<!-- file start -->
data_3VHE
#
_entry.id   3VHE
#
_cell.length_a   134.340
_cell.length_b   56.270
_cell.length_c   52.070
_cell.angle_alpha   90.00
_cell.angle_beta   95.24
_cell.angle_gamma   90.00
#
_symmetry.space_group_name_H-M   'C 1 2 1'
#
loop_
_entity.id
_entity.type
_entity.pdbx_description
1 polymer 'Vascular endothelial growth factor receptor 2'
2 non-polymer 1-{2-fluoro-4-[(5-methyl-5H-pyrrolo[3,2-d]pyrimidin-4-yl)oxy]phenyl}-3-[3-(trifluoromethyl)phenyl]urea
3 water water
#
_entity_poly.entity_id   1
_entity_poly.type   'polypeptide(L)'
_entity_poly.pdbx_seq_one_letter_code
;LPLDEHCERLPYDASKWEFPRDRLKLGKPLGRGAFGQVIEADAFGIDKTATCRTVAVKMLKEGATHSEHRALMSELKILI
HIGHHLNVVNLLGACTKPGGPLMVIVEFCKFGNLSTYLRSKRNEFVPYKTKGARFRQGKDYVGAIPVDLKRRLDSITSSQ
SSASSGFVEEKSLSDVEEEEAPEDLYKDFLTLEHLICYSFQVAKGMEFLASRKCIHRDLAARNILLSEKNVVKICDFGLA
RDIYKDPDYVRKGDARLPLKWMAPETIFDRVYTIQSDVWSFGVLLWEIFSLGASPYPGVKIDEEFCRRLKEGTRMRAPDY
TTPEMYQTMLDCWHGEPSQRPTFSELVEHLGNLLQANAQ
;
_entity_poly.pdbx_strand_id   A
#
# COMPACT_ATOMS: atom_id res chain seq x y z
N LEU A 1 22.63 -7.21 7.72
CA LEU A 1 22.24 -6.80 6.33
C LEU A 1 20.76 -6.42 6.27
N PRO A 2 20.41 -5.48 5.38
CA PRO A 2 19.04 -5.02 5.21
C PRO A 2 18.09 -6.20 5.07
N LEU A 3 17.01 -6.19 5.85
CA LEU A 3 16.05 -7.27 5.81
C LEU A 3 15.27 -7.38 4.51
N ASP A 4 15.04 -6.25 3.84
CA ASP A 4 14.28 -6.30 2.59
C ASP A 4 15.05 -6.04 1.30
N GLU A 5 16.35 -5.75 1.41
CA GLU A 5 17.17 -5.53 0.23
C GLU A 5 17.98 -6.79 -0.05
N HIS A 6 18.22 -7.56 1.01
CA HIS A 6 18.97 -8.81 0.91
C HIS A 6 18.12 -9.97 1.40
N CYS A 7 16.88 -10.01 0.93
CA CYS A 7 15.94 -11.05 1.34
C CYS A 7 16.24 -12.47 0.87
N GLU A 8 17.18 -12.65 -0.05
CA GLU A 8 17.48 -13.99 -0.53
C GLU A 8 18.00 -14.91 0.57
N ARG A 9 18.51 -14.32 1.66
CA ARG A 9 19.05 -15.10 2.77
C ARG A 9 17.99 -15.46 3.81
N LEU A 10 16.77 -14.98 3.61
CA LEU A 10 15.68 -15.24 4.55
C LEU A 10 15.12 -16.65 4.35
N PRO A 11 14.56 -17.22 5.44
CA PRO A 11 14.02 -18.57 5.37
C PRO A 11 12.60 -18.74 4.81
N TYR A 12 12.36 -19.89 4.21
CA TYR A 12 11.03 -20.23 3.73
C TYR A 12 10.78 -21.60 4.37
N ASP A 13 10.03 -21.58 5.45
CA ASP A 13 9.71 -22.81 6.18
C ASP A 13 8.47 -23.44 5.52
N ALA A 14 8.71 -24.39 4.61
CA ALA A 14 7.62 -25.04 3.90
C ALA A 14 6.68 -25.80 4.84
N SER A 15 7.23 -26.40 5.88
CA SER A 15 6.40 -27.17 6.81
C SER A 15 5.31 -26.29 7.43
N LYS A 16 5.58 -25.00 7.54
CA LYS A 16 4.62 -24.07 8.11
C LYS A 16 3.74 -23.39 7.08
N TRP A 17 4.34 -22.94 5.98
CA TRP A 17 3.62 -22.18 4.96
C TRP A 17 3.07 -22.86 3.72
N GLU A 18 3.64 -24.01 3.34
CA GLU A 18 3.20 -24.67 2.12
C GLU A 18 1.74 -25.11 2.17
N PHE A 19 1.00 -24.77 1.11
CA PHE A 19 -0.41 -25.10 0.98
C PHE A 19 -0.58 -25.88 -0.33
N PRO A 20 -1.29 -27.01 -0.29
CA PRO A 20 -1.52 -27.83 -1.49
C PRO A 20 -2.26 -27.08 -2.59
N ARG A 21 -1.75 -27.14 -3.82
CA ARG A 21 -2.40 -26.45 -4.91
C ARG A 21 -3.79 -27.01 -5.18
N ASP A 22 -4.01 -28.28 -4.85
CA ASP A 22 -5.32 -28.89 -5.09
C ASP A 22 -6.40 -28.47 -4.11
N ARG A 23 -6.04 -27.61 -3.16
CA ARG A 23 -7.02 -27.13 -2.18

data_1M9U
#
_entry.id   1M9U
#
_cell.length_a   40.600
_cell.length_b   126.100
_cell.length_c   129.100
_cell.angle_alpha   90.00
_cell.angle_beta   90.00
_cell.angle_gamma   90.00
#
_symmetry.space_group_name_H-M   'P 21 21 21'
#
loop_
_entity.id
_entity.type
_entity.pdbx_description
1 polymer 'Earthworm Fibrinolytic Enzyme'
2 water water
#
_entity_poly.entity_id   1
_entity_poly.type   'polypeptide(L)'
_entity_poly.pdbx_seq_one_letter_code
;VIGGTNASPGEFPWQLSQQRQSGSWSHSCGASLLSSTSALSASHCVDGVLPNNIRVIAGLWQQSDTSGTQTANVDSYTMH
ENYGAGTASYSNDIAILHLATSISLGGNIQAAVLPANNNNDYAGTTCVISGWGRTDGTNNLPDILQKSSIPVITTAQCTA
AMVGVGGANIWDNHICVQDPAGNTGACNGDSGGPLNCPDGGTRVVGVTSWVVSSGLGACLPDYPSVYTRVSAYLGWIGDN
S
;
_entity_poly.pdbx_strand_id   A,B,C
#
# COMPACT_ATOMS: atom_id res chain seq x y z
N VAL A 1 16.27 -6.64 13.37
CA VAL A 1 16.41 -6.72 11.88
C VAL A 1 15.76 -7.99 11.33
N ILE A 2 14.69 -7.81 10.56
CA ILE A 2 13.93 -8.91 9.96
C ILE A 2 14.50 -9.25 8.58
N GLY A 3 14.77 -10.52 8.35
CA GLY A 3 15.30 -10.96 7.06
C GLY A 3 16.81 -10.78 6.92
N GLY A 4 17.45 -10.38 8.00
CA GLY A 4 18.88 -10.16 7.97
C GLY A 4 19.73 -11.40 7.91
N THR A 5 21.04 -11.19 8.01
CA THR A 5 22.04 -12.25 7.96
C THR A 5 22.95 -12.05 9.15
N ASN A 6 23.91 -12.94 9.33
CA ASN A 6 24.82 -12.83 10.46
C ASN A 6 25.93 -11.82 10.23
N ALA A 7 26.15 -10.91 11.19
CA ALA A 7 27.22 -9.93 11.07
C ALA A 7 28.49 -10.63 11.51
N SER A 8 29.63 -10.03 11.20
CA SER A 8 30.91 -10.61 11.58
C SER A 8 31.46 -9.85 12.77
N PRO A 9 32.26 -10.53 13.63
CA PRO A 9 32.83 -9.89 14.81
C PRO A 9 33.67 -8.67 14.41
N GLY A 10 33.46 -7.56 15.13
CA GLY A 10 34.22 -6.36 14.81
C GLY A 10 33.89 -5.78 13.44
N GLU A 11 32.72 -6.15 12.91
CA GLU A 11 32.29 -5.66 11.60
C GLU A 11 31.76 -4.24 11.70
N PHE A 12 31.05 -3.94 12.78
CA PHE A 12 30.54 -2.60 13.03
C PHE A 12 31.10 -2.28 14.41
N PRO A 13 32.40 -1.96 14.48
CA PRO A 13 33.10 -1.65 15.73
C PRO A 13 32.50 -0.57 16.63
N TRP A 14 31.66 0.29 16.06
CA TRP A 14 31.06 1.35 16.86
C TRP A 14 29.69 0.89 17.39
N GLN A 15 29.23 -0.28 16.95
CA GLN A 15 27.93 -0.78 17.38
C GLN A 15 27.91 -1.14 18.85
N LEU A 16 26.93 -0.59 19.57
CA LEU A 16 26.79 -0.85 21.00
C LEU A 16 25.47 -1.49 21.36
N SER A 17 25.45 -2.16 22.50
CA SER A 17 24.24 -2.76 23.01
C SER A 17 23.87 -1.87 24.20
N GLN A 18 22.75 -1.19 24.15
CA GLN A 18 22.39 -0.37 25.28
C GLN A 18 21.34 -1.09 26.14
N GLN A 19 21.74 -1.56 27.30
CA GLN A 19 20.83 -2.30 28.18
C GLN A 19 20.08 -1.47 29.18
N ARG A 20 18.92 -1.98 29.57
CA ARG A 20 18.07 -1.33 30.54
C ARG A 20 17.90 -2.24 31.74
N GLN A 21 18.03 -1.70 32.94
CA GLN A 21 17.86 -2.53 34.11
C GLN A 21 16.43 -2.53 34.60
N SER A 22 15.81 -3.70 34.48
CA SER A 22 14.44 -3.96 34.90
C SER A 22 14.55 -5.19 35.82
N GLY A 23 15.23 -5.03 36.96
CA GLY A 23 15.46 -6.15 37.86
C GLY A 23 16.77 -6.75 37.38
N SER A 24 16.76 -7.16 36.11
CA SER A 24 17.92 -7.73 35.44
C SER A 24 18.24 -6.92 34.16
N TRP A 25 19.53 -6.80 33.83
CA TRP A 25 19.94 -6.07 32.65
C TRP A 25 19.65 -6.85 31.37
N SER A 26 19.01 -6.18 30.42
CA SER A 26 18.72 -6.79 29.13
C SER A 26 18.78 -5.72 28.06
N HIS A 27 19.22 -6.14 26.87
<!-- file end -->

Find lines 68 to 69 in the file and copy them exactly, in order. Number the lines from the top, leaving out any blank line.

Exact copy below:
CA TYR A 12 11.03 -20.23 3.73
C TYR A 12 10.78 -21.60 4.37